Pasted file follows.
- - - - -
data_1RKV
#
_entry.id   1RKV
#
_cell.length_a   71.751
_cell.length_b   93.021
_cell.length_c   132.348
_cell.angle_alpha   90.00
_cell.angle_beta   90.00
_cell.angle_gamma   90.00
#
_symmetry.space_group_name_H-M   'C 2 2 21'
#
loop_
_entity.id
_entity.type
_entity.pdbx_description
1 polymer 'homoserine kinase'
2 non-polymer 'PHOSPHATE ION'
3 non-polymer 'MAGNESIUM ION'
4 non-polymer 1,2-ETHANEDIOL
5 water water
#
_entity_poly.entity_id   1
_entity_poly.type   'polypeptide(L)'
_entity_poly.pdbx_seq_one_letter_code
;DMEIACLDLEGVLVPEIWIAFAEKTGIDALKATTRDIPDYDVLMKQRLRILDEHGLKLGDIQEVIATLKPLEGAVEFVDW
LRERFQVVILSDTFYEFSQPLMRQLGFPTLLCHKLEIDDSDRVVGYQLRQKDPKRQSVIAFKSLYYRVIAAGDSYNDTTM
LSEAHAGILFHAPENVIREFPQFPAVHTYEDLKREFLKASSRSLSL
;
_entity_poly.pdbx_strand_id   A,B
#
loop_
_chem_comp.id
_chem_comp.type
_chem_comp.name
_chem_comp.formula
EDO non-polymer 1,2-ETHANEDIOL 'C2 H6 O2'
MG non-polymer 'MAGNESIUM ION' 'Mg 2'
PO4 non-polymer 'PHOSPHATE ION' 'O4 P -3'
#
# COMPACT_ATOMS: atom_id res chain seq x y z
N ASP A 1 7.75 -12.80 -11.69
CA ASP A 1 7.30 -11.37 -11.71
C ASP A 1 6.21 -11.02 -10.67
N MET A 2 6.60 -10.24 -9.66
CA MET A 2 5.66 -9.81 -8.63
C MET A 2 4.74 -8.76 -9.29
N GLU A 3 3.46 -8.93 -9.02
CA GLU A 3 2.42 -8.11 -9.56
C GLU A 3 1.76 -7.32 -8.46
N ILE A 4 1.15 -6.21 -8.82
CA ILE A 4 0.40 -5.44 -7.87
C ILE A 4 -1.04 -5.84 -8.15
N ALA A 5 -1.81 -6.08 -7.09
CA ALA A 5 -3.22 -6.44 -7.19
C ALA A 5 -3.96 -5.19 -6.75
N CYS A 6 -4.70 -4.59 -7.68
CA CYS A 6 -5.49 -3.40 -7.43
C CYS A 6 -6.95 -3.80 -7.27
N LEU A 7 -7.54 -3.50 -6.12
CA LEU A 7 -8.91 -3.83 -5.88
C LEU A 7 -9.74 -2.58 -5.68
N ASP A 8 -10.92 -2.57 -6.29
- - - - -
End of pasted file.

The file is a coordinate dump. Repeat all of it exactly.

data_1RKV
#
_entry.id   1RKV
#
_cell.length_a   71.751
_cell.length_b   93.021
_cell.length_c   132.348
_cell.angle_alpha   90.00
_cell.angle_beta   90.00
_cell.angle_gamma   90.00
#
_symmetry.space_group_name_H-M   'C 2 2 21'
#
loop_
_entity.id
_entity.type
_entity.pdbx_description
1 polymer 'homoserine kinase'
2 non-polymer 'PHOSPHATE ION'
3 non-polymer 'MAGNESIUM ION'
4 non-polymer 1,2-ETHANEDIOL
5 water water
#
_entity_poly.entity_id   1
_entity_poly.type   'polypeptide(L)'
_entity_poly.pdbx_seq_one_letter_code
;DMEIACLDLEGVLVPEIWIAFAEKTGIDALKATTRDIPDYDVLMKQRLRILDEHGLKLGDIQEVIATLKPLEGAVEFVDW
LRERFQVVILSDTFYEFSQPLMRQLGFPTLLCHKLEIDDSDRVVGYQLRQKDPKRQSVIAFKSLYYRVIAAGDSYNDTTM
LSEAHAGILFHAPENVIREFPQFPAVHTYEDLKREFLKASSRSLSL
;
_entity_poly.pdbx_strand_id   A,B
#
loop_
_chem_comp.id
_chem_comp.type
_chem_comp.name
_chem_comp.formula
EDO non-polymer 1,2-ETHANEDIOL 'C2 H6 O2'
MG non-polymer 'MAGNESIUM ION' 'Mg 2'
PO4 non-polymer 'PHOSPHATE ION' 'O4 P -3'
#
# COMPACT_ATOMS: atom_id res chain seq x y z
N ASP A 1 7.75 -12.80 -11.69
CA ASP A 1 7.30 -11.37 -11.71
C ASP A 1 6.21 -11.02 -10.67
N MET A 2 6.60 -10.24 -9.66
CA MET A 2 5.66 -9.81 -8.63
C MET A 2 4.74 -8.76 -9.29
N GLU A 3 3.46 -8.93 -9.02
CA GLU A 3 2.42 -8.11 -9.56
C GLU A 3 1.76 -7.32 -8.46
N ILE A 4 1.15 -6.21 -8.82
CA ILE A 4 0.40 -5.44 -7.87
C ILE A 4 -1.04 -5.84 -8.15
N ALA A 5 -1.81 -6.08 -7.09
CA ALA A 5 -3.22 -6.44 -7.19
C ALA A 5 -3.96 -5.19 -6.75
N CYS A 6 -4.70 -4.59 -7.68
CA CYS A 6 -5.49 -3.40 -7.43
C CYS A 6 -6.95 -3.80 -7.27
N LEU A 7 -7.54 -3.50 -6.12
CA LEU A 7 -8.91 -3.83 -5.88
C LEU A 7 -9.74 -2.58 -5.68
N ASP A 8 -10.92 -2.57 -6.29